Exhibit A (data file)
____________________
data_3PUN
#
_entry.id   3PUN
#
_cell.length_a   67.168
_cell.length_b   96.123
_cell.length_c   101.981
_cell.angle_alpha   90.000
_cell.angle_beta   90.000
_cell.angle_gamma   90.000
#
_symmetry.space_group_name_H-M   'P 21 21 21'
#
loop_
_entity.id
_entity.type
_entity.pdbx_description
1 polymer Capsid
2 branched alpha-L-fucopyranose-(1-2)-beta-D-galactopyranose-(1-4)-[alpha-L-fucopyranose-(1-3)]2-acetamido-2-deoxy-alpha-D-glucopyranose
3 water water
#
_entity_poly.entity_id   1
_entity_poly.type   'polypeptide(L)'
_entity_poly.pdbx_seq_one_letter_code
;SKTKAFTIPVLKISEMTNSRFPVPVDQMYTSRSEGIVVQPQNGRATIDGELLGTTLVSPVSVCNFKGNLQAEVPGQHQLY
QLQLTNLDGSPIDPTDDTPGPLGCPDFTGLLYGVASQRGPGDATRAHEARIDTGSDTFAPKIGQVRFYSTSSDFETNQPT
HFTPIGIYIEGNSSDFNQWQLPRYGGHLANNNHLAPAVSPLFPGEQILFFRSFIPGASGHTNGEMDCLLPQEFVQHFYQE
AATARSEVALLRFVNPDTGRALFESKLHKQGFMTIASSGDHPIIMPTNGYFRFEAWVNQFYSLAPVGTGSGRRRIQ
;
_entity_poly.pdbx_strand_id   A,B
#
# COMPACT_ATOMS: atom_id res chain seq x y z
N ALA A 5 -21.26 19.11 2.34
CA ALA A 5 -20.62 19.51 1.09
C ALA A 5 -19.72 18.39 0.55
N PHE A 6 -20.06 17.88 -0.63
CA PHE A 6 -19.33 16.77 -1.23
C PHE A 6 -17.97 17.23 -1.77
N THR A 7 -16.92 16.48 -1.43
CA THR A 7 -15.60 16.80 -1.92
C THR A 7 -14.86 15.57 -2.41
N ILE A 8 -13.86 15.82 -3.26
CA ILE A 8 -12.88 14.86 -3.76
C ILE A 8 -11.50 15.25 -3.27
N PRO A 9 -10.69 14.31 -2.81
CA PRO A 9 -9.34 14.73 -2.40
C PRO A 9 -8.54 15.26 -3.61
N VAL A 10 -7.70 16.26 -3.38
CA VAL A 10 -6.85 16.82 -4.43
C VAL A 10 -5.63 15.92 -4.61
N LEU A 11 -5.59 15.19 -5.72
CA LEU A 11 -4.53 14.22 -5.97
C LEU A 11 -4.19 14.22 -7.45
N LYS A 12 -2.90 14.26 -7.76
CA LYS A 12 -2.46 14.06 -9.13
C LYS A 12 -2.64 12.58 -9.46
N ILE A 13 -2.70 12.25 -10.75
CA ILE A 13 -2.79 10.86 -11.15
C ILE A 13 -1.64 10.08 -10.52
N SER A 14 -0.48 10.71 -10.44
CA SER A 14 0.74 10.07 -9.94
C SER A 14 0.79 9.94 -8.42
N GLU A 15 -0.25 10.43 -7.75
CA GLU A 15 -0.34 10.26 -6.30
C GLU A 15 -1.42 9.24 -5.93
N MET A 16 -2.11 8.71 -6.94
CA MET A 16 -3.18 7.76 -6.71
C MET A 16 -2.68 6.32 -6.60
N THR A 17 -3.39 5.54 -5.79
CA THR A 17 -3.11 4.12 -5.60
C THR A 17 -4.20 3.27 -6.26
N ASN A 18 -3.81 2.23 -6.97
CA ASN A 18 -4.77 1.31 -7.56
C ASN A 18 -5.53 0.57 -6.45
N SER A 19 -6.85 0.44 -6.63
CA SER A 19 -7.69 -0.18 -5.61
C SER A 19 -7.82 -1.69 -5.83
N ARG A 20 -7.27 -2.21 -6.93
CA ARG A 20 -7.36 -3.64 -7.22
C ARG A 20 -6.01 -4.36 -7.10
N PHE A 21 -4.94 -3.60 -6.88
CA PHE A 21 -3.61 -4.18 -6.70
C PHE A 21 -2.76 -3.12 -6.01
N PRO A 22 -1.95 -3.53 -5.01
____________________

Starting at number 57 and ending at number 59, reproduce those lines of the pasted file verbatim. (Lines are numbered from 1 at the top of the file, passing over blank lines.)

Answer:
N ILE A 13 -2.70 12.25 -10.75
CA ILE A 13 -2.79 10.86 -11.15
C ILE A 13 -1.64 10.08 -10.52